Rare, Two-Headed Porpoise Found In The North Sea

Published June 15, 2017
Updated December 18, 2017
Published June 15, 2017
Updated December 18, 2017

Two Dutch fishermen found this one-of-a-kind creature in the North Sea.

Two Headed Porpoise

C/O Erwin Kompanje

Conjoined twins have been reliably documented in humans, dogs, turtles, cats and a whole host of other creatures.

Until last month, that list included only nine instances of two-headed cetaceans (including conjoined dolphins and whales). Which is why Dutch fishermen were so surprised when they pulled a multi-headed harbor porpoise out of the North Sea.

The two-foot-long animal was likely already dead before it got caught up in the fishermen’s beam trawl net.

Afraid that it might be illegal to keep it, the men took some pictures and tossed the body back into the waves — a decision curious researchers are shocked and saddened by.

“Even normal twinning is rare,” Erwin Kompanje, the mammals curator at Rotterdam’s Natural History Museum, told The Washington Post of why he was so desperate to get the specimen into a lab. “There’s no room in the womb of the mother for harboring more than one baby.”

Other similar cetacean findings haven’t been in great condition — discovered either as unborn fetuses or already partially decomposed.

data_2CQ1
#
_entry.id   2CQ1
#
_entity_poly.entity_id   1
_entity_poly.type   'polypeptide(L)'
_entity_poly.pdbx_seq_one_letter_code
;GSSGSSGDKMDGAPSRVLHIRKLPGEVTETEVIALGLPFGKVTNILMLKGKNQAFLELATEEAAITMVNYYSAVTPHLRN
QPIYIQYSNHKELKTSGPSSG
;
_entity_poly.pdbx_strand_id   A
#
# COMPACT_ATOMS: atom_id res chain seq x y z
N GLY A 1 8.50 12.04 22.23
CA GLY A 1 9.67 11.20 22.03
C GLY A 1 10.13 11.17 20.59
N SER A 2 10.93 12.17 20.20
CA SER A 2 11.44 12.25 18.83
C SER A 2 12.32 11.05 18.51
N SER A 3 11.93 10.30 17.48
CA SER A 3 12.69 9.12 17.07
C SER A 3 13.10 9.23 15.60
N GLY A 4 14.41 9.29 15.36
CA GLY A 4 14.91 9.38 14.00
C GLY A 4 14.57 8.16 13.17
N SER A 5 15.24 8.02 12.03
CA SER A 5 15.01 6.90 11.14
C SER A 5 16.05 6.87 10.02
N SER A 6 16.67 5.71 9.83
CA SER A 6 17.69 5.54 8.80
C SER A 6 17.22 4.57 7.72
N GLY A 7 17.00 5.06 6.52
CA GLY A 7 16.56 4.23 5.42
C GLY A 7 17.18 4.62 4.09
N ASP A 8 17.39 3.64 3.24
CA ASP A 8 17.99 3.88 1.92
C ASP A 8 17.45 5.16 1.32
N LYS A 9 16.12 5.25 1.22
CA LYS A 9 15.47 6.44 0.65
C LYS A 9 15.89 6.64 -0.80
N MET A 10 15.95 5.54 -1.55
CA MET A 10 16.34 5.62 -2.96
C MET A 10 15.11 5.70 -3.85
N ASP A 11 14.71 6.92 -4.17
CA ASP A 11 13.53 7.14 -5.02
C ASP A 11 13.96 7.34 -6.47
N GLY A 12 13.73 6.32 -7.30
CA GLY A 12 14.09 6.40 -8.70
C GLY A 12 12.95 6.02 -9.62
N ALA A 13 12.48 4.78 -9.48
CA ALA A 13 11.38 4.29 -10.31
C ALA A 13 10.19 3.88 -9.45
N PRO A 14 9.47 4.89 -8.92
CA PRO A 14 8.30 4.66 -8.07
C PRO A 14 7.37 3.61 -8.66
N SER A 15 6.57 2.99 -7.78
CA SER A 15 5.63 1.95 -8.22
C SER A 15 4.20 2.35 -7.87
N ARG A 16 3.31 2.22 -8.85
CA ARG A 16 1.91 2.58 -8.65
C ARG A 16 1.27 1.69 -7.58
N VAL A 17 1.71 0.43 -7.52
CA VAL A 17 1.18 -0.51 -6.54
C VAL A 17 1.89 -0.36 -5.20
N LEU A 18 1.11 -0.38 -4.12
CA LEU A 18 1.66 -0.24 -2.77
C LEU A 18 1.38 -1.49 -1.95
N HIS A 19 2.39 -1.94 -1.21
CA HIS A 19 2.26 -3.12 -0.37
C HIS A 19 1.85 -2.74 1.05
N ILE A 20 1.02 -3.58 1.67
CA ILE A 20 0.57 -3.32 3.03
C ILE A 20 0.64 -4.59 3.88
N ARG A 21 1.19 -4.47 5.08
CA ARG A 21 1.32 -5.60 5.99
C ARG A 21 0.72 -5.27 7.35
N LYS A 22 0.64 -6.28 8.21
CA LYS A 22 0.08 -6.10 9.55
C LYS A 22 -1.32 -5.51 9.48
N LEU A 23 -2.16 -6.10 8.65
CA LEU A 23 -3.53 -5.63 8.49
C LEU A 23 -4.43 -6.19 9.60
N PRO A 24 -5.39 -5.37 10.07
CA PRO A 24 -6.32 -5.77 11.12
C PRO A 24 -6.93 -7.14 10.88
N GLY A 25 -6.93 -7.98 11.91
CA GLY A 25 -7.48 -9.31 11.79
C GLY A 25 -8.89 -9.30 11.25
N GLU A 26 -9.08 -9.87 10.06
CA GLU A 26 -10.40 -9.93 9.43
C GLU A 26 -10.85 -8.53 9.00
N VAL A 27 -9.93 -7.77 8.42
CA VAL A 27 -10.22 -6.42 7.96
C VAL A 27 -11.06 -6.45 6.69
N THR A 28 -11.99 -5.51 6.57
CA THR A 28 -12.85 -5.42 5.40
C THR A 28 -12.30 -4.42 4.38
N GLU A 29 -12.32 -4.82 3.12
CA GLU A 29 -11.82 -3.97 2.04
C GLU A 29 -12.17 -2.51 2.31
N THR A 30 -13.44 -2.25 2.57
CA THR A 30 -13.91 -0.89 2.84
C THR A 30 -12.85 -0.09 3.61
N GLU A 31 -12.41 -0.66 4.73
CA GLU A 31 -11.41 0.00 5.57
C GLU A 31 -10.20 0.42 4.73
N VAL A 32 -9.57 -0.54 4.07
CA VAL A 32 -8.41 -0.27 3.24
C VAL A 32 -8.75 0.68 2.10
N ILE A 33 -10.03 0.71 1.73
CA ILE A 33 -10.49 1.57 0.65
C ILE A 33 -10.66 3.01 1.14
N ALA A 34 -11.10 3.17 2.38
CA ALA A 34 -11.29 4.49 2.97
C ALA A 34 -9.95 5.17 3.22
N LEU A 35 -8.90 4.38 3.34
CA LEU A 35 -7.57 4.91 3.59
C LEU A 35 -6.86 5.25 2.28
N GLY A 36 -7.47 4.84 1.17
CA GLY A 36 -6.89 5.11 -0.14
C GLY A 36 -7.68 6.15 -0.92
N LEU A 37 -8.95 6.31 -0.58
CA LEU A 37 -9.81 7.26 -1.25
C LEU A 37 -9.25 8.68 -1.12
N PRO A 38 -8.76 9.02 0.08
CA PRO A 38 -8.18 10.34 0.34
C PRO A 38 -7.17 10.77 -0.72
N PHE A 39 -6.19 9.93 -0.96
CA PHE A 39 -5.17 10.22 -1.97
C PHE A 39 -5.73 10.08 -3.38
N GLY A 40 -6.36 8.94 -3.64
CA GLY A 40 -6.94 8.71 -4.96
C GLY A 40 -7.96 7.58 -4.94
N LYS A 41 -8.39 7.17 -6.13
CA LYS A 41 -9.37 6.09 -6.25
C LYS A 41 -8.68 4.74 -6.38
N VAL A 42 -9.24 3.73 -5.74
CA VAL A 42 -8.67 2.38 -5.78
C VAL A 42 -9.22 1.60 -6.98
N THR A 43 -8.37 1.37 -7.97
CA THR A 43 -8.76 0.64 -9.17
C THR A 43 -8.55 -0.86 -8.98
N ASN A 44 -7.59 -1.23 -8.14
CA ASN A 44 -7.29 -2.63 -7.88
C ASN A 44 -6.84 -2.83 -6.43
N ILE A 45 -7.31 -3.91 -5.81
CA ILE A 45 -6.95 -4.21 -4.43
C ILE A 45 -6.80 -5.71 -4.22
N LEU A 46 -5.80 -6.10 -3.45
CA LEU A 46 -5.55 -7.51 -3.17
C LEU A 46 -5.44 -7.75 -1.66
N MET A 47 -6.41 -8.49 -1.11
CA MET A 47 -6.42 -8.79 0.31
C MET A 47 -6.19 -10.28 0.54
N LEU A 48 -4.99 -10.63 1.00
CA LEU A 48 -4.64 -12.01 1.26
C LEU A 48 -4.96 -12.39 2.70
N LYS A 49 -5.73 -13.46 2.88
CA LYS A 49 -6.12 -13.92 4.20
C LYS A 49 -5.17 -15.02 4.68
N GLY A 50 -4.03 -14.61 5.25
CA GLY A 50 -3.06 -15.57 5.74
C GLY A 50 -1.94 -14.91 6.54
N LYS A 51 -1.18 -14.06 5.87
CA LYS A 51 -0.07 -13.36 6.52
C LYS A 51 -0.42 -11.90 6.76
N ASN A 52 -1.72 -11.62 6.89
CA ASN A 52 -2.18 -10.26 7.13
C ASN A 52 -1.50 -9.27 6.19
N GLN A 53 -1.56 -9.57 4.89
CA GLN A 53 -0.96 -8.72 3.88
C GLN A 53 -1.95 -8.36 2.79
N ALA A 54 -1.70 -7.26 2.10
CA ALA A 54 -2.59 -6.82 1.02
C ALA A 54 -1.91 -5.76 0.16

These fishermen’s finding, then, was a one-in-a-billion discovery. And they threw it away.

Conjoined Twins Porpoise

C/O Erwin Kompanje

“They made four photographs and threw it back into the sea. Back into oblivion,” Kompanje, who never expects to see anything like this again, said. “For a cetologist, this is a real horror.”

From the photos, researchers can only tell that the porpoise was a newborn male. This is evident since its dorsal fins were slumped, its heads still had hair, its tail had not stiffened and its umbilical opening was still visible.

It’s likely the animal died just after being born — probably drowning when its two brains told its one body to go in different directions.

With the limited information gleaned from the pictures, Kompanje still managed to co-author a paper on the discovery, published this week.

Unable to conduct any of the tests he wanted to, the report was a mere four pages about a creature “lost for science and natural history.”

Moral of the story? If you come across a two-headed creature, don’t throw it in the ocean.

Next, read about the recently discovered beached whale’s stomach filled with huge ball of deadly plastic bags. Then, take a look inside a sea turtle’s surprisingly terrifying mouth.